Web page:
4. While step 3 is in process, the workpiece holder is rotated to present a new location to be drilled and the EDM apparatus performs a refeed cycle.
5. The next aperture is drilled using the revised machining parameters and steps 3 and 4 are repeated with the machinery parameter being altered where necessary for subsequent apertures.
Steps 3 and 5 are repeated until eight apertures have been drilled in the injector.
Table I shows the differences between the target equivalent oil flow to obtain an optimum performance and the actual oil flow calculated from the observed water flow. A variation of more than 1.5 pph causes the EDM parameters to be changed to compensate for the error.
TABLE I______________________________________ Next Flow EDM EDMAper- pph (comp- mean para- para-ture ensated) (target) variation meter meter______________________________________1 30.8813 32.7 -1.818661 Medium High2 64.0637 64.60 -.5362854 High Medium3 97.0038 95.74 1.26384 Medium Medium4 127.6853 126.08 1.605255 Medium Low5 155.4824 155.73 -.2475739 Low Medium6 184.1429 184.57 -.427063 Medium Medium7 212.8543 212.66 .1943207 Medium Medium8 240.5903 240.00 .5903015 Medium Medium______________________________________
When the completed injector was tested with calibrating oil at 2000 psi the actual flow was found to be 239.7 pph which is within the desired performance parameters for an injector.
FIGS. 7 to 11 show a modified form of the apparatus of FIGS. 1 and 2 in which a wire electrode 62 is moved laterally during machining of the work-piece.
Referring specifically to FIG. 7, during machining of an aperture in the work-piece the electrode 62 is advanced in the machining direction indicated by arrow B.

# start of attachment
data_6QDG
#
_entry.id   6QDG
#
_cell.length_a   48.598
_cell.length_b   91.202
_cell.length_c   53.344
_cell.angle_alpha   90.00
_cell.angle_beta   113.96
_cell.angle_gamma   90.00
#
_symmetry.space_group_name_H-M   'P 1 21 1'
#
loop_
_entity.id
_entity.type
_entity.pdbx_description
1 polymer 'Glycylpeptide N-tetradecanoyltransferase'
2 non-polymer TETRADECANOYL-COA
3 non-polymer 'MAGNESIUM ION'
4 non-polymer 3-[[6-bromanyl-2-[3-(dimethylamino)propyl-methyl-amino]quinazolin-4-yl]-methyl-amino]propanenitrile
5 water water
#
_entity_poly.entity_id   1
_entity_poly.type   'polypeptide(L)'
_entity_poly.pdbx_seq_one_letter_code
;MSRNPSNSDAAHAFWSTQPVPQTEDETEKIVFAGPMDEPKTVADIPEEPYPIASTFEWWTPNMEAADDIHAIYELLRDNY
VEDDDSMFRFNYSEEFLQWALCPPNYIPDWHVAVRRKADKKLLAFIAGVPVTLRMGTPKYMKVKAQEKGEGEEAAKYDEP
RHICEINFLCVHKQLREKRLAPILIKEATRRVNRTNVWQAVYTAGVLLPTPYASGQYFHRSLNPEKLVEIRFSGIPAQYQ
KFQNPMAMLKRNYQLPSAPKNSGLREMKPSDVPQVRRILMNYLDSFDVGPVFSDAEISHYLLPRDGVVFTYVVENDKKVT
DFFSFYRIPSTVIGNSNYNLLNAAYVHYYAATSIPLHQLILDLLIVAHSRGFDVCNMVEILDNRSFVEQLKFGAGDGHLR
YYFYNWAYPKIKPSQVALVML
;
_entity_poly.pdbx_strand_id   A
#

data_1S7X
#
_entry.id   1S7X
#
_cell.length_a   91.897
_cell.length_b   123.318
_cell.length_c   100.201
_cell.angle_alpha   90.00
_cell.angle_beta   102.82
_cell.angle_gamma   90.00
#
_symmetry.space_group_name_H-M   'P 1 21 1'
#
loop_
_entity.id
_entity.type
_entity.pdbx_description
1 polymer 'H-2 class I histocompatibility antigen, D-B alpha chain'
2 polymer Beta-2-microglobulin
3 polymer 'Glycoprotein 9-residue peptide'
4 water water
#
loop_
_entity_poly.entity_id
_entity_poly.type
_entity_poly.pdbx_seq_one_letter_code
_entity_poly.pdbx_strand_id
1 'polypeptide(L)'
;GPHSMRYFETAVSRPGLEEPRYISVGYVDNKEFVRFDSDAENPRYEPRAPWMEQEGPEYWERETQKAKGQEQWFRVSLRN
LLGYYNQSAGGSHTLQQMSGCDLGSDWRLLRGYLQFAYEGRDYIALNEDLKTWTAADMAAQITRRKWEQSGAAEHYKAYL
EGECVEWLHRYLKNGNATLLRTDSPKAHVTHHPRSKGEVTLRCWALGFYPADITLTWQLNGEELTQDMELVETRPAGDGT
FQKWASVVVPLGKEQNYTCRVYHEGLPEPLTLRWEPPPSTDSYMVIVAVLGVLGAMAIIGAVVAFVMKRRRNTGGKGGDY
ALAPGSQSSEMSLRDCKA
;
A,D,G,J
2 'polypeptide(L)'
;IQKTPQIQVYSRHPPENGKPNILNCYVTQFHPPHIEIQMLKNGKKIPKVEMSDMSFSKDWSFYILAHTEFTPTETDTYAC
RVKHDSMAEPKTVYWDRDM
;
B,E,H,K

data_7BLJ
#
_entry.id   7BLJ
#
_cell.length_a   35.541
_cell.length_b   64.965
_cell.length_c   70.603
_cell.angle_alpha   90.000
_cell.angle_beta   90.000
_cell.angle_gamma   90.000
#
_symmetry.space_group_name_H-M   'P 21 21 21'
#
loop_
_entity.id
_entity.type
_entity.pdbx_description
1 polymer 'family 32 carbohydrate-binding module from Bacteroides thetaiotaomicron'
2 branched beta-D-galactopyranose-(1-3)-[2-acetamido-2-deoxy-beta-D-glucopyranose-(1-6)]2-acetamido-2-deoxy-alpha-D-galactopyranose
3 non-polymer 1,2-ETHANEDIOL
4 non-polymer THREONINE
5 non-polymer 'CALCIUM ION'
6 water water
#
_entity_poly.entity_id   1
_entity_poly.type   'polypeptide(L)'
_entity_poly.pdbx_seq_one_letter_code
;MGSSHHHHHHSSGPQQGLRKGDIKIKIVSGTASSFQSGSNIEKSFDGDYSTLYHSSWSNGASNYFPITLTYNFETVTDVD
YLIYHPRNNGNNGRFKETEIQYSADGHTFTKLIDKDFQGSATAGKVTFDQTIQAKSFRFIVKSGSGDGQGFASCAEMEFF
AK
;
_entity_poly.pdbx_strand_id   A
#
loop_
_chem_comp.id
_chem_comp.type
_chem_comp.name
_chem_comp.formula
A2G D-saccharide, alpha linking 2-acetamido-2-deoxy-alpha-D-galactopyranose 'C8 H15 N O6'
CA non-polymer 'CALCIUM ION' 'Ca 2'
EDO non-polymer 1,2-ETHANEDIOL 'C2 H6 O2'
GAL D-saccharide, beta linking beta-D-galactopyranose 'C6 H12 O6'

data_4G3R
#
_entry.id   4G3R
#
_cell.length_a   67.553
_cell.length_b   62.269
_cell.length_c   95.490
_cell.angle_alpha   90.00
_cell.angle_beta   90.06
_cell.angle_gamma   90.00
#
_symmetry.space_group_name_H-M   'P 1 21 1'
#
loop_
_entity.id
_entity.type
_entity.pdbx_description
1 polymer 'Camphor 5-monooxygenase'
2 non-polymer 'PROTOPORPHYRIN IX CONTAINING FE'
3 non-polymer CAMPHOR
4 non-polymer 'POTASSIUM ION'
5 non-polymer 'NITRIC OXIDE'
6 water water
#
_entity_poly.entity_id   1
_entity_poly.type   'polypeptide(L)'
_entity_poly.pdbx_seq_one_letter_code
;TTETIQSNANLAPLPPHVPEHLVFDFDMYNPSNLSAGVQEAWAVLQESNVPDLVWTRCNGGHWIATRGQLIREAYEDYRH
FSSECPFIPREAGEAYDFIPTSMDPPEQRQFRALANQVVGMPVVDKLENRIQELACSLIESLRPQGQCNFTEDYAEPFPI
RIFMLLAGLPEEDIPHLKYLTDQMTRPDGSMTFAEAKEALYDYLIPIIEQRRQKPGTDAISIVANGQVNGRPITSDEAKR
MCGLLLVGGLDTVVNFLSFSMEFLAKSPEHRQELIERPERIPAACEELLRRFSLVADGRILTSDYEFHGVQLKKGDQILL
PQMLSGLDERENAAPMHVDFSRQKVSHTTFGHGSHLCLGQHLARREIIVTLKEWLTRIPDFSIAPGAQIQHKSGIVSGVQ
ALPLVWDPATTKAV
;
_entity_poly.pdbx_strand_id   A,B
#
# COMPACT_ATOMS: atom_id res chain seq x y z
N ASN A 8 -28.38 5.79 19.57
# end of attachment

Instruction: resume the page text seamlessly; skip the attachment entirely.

The electrode 62 is fed from an EDM head 60 through a nose guide 64 which is of forwardly tapering shape and which is of rectangular cross-section laterally of the machining direction. The nose guide 64 is directly supported by an operating support structure 65 operative to produce controlled orbital movement of the guide 64 in a plane normal to the machining direction B. The support structure 65 comprises a support 66 on which the guide 64 is mounted, a fixed mounting base 67 and an intermediate block 68. The block 68 is fixed to the support 66 and movably connected to the mounting base 67 through an arrangement of piezo-electric devices.
FIG. 9 shows the piezo-electric transducer arrangement in more detail, although the drawing is schematic and certain parts of the assembly are omitted for clarity. The mounting base 67 is in the form of a fixed rectangular frame, within which the intermediate block 68 is suspended by retaining springs 70, so as to be capable of movement relative to the mounting base 67. A pair of piezo-electric transducers 69 and 71 are mounted at right angles to each other between respective sides of the frame forming the mounting base 67 and the intermediate block. The movement of the intermediate block is constrained in the X-direction by an X-slide, not shown, and in the Y-direction by a Y-slide, also not shown. These slides ensure that the movement imparted by the transducers is accurately reflected by the movement of the block 68.
When an electrical control signal is applied to one of the piezo-electric transducers, its length is caused to increase or decrease, either pushing or pulling the intermediate block against the force of the opposing retaining spring. The intermediate block transmits this movement to the support 66 and causes corresponding movement of the nose guide 64 and hence of the electrode.
In the horizontal X-axis direction, the block is movable by the piezo-electric transducer device 69. In the vertical Y-axis direction, the block is movable by the piezo-electric device 71.